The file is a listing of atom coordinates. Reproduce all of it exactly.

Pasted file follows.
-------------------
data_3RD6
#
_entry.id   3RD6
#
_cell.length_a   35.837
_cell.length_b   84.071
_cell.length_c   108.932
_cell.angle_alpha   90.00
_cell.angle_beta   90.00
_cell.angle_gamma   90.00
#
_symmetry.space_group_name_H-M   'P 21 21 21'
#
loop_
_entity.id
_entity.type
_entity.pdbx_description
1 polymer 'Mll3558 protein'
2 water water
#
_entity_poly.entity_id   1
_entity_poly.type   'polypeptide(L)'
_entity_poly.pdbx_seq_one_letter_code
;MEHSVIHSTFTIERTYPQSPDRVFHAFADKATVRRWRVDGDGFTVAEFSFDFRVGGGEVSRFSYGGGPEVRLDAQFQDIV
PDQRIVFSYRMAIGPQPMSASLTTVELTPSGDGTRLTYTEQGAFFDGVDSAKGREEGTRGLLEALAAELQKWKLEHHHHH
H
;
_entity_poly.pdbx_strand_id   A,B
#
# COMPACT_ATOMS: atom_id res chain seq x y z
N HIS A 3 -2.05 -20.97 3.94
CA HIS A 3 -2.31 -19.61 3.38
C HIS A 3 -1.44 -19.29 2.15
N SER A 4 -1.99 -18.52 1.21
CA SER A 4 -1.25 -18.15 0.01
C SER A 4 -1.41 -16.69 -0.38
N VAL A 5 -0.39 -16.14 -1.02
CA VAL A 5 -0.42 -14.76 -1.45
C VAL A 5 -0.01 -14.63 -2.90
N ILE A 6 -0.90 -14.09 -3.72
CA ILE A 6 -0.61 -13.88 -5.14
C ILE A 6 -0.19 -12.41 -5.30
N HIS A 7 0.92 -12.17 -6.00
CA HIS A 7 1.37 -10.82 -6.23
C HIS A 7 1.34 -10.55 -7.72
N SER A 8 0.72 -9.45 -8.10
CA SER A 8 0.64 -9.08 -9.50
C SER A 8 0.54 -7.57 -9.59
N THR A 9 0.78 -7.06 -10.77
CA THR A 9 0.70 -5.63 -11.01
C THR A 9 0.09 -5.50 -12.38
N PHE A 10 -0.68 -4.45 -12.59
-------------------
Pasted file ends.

data_3RD6
#
_entry.id   3RD6
#
_cell.length_a   35.837
_cell.length_b   84.071
_cell.length_c   108.932
_cell.angle_alpha   90.00
_cell.angle_beta   90.00
_cell.angle_gamma   90.00
#
_symmetry.space_group_name_H-M   'P 21 21 21'
#
loop_
_entity.id
_entity.type
_entity.pdbx_description
1 polymer 'Mll3558 protein'
2 water water
#
_entity_poly.entity_id   1
_entity_poly.type   'polypeptide(L)'
_entity_poly.pdbx_seq_one_letter_code
;MEHSVIHSTFTIERTYPQSPDRVFHAFADKATVRRWRVDGDGFTVAEFSFDFRVGGGEVSRFSYGGGPEVRLDAQFQDIV
PDQRIVFSYRMAIGPQPMSASLTTVELTPSGDGTRLTYTEQGAFFDGVDSAKGREEGTRGLLEALAAELQKWKLEHHHHH
H
;
_entity_poly.pdbx_strand_id   A,B
#
# COMPACT_ATOMS: atom_id res chain seq x y z
N HIS A 3 -2.05 -20.97 3.94
CA HIS A 3 -2.31 -19.61 3.38
C HIS A 3 -1.44 -19.29 2.15
N SER A 4 -1.99 -18.52 1.21
CA SER A 4 -1.25 -18.15 0.01
C SER A 4 -1.41 -16.69 -0.38
N VAL A 5 -0.39 -16.14 -1.02
CA VAL A 5 -0.42 -14.76 -1.45
C VAL A 5 -0.01 -14.63 -2.90
N ILE A 6 -0.90 -14.09 -3.72
CA ILE A 6 -0.61 -13.88 -5.14
C ILE A 6 -0.19 -12.41 -5.30
N HIS A 7 0.92 -12.17 -6.00
CA HIS A 7 1.37 -10.82 -6.23
C HIS A 7 1.34 -10.55 -7.72
N SER A 8 0.72 -9.45 -8.10
CA SER A 8 0.64 -9.08 -9.50
C SER A 8 0.54 -7.57 -9.59
N THR A 9 0.78 -7.06 -10.77
CA THR A 9 0.70 -5.63 -11.01
C THR A 9 0.09 -5.50 -12.38
N PHE A 10 -0.68 -4.45 -12.59